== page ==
Matthew Maleficent’s review published on Letterboxd:
So I felt the need to rewatch it again, and considering how amazing and intense this film is, it was no trouble at all. I'm going to go ahead and say this is my favorite revenge film ever. Chan Wook Park tops himself yet again with the third installment of the vengeance trilogy.
A woman is released from prison after 13 years for being convicted of killing and kidnapping a 5 year old boy. We soon realize that her attitude of enlightenment and her new religion that were apparent before her release was all just a ruse. She has much more violent and malicious plans all leading up to her killing the man who is truly responsible for the boys death, and her lengthy prison stay.
This movie has such a unique style. It is often compared to Kill Bill, but I think it has much more to offer. I would love to understand the Korean, but it translates very well anyways. It feels like a dark gothic western at many times. The acting is superb from the lead, Yeong-ae Lee. She comes across as an extremely dangerous woman, driven by years of regret that have obviously been boiling inside of her. She is determined and thorough, although we do see her emotional side a few times as well. The flashbacks to her stay in prison which make it more clear exactly how well thought out her plan was really delighted me. It was very nice to see the movie really come together like this, in bits and pieces. It is extremely intriguing, and will keep you captivated from start to finish. The grand finale is nothing short of spectacular. It reached a point where I knew there was still about 45 minutes left, but it seemed as thought the movie was about to end.... but then it gets really good :-P.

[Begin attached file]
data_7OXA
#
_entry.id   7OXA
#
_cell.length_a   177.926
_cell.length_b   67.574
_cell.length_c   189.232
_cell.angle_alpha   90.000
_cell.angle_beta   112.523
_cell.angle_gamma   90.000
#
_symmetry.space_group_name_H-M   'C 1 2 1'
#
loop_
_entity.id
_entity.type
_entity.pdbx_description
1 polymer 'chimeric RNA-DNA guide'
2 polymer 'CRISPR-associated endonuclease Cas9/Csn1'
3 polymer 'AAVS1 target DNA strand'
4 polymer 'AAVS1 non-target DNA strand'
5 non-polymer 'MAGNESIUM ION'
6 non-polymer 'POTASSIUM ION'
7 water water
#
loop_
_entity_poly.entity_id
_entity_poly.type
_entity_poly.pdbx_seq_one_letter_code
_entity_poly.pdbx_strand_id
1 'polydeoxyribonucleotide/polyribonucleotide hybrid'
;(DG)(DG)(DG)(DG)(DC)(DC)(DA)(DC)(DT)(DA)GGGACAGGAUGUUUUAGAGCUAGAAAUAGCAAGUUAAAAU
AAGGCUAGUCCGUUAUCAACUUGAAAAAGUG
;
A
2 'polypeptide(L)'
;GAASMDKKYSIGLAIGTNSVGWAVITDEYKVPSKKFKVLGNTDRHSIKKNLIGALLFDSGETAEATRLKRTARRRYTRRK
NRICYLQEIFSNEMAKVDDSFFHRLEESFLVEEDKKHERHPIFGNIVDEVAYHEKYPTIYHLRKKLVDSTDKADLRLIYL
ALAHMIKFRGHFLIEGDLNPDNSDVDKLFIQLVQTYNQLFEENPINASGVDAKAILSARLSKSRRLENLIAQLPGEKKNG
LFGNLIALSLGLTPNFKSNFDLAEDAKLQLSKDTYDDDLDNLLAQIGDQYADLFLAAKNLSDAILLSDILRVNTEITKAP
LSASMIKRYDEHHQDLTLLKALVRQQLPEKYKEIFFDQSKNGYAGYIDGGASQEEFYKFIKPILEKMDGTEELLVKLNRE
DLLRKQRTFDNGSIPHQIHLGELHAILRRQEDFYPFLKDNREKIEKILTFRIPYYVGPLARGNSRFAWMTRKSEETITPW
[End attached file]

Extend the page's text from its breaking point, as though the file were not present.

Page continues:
The score was phenomenal, it gave such a serious and unique feel to the film. Undeniably Asian, yet it almost reminded me of an Ennio Morricone score. It sets the tone better than most music I have ever experienced in a film. Coupled with the black leather and blood red eyeshadow, and the darkness of Korea in the winter, it made for a truly remarkable experience. This is my favorite film of the Vengeance trilogy (including Sympathy for Mr. Vengeance and Oldboy). Comparing it to Kill Bill doesn't seem quite right, Kill Bill is sillier and meant to be more fun, this movie (although quite a lot of fun) Doesn't play to this at all. It is a far more serious piece of art. Whereas I thought Quentin Tarantino was just messing around, trying to have a good time, it seemed like Chan Wook Park was really trying to make something powerful, and it worked!